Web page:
18.  As a matter of good practice, we support the stated intention of Her Majesty's UK Government to extend the UN Convention Against Corruption to Bermuda and other Overseas Territories. It is our understanding that this has been discussed with the Overseas Territories at recent Consultative Conferences and believe that it may well facilitate the introduction and development of "Integrity In Public Service" Legislation in Bermuda. In light of recent experience in Bermuda with a Government-funded quango (Bermuda Housing Corporation) and allegations of improprieties that warranted criminal investigation, as well as the Auditor General's reported concerns about a "growing culture of opportunity for dishonesty" within government, it is clear that our anti-corruption legislative framework needs to be overhauled and modernised.

  19.  The committee may not be aware of the Opposition United Bermuda Party's position generally on matters of good governance and so I attach for your information and review a copy of the relevant section party's platform at the last election (December 2007).[255] These obviously represent some of the reforms and changes which we would have instituted had we been elected the Government, and might reasonably be regarded as our recommendations for consideration by the committee in its deliberations.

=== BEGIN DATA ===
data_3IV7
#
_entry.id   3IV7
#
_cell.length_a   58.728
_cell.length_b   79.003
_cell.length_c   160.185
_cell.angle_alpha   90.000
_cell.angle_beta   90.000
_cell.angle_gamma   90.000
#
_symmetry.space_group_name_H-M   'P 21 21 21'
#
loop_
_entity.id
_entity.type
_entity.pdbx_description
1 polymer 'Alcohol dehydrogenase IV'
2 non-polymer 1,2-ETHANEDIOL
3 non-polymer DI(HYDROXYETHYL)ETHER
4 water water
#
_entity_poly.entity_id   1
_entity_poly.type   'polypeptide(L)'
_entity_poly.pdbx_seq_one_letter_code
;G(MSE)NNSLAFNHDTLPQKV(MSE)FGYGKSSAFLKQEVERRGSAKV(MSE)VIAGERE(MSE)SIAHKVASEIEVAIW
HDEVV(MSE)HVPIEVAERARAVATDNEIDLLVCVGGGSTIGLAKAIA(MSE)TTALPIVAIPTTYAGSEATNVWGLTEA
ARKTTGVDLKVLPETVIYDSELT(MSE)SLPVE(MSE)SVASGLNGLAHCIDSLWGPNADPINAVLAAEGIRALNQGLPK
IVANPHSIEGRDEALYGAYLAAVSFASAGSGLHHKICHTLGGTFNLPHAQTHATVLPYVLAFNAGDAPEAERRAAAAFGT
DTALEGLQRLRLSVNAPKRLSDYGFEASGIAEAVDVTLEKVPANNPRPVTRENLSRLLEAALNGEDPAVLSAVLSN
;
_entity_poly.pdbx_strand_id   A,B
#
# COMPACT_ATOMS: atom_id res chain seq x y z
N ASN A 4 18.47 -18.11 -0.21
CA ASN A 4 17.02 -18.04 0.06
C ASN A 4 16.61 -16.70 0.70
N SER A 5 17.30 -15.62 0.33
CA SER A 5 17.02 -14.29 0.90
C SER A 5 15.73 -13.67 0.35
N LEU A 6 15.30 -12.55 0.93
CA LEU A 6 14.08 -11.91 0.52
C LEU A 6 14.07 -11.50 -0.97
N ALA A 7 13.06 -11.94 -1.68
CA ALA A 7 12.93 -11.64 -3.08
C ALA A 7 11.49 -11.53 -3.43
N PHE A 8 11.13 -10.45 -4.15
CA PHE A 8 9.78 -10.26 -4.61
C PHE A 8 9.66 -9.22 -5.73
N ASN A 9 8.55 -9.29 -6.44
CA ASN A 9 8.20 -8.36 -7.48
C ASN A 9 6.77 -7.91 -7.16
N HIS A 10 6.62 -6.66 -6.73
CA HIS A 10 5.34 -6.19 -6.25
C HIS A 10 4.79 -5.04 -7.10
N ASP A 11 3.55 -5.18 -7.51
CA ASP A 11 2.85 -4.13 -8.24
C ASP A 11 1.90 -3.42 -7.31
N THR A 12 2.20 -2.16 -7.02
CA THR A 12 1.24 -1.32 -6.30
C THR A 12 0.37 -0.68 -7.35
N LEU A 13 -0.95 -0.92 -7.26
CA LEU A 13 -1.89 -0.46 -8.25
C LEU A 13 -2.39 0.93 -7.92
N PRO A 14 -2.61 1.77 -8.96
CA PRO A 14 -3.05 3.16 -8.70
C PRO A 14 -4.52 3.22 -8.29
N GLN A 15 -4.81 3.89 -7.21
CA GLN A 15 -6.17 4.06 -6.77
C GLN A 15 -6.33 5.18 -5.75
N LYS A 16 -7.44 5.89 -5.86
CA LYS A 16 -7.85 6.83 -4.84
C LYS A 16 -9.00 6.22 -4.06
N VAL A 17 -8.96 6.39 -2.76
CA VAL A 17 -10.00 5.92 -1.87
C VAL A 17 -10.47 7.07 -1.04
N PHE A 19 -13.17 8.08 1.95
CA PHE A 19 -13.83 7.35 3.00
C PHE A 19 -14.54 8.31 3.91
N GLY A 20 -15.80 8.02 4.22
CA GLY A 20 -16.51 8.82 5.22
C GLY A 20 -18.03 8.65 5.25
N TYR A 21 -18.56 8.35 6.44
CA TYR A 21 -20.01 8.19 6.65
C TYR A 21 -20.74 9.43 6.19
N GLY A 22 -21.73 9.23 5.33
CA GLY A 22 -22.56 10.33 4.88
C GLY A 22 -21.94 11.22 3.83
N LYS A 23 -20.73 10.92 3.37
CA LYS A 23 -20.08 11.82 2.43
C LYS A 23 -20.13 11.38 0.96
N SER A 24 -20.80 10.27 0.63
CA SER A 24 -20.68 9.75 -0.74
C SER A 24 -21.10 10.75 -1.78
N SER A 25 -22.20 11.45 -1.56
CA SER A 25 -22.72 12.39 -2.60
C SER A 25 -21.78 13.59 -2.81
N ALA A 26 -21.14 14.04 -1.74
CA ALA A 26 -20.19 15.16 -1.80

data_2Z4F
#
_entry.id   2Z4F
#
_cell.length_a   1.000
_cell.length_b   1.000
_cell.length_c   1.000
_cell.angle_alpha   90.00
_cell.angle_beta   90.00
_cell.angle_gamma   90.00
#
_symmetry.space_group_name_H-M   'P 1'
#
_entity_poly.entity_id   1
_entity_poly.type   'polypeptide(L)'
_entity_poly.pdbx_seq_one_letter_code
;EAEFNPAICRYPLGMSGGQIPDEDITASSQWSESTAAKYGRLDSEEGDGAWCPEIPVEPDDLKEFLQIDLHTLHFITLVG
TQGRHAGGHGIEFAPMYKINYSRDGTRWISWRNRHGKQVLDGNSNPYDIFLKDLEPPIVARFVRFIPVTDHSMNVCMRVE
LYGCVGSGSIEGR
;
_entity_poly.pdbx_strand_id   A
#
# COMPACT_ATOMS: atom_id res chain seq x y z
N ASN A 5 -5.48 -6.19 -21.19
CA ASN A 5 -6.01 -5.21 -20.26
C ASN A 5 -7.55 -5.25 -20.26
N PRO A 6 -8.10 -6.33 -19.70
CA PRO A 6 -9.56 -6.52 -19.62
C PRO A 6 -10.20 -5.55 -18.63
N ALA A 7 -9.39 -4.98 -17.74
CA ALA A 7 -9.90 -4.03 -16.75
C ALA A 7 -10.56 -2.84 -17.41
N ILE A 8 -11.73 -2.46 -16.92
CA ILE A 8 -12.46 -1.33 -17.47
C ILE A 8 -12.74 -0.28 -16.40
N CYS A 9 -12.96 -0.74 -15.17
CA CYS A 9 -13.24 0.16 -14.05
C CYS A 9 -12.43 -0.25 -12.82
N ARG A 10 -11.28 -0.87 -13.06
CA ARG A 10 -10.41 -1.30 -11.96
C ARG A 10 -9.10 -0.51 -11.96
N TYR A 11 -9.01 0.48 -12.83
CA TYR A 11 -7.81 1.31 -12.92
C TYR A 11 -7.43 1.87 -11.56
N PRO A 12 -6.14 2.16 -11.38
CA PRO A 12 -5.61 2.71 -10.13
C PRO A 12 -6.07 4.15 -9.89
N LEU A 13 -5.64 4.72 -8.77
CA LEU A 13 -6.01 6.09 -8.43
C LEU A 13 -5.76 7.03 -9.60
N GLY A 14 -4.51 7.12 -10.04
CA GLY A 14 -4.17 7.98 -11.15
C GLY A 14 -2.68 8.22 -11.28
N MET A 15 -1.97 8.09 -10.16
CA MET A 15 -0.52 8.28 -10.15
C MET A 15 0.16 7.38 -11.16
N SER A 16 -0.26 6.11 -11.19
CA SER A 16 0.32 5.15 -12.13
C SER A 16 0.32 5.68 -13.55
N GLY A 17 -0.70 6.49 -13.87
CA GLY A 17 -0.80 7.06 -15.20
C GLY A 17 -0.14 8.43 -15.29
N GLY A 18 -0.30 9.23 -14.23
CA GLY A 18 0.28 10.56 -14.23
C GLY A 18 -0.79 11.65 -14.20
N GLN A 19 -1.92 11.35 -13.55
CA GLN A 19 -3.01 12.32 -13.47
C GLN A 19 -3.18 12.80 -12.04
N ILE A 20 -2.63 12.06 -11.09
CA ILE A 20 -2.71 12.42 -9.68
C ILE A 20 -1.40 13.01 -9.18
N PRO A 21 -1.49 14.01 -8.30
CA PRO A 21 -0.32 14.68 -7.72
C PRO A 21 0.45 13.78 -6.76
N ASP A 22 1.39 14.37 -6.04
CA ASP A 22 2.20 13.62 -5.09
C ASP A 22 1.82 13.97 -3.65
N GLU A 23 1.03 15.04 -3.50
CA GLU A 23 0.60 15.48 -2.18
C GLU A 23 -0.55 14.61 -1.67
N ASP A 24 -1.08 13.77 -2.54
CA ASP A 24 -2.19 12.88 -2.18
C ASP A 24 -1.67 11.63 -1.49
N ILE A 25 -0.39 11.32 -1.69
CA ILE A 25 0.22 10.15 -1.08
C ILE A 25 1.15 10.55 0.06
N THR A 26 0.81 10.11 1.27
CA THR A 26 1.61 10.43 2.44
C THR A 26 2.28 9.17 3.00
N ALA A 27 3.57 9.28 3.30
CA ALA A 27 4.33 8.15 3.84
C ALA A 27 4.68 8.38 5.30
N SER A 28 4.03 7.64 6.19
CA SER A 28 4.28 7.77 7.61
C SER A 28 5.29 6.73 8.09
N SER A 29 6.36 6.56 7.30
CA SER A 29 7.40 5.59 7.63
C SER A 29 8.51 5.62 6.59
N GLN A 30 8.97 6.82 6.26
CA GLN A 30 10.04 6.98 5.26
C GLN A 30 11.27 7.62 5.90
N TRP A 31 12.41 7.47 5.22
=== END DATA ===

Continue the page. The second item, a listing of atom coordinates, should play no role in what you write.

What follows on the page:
20.  On the matter of any future constitutional change, I also attach for the committee's information and review a copy of a letter dated 28 January 2004, from then Opposition Leader Dr the Hon Grant Gibbons to then Governor of Bermuda, Sir John Vereker, which fairly sets out position today of the United Bermuda Party on how it should be undertaken.

31 January 2008

255   Not printed as publicly available. Back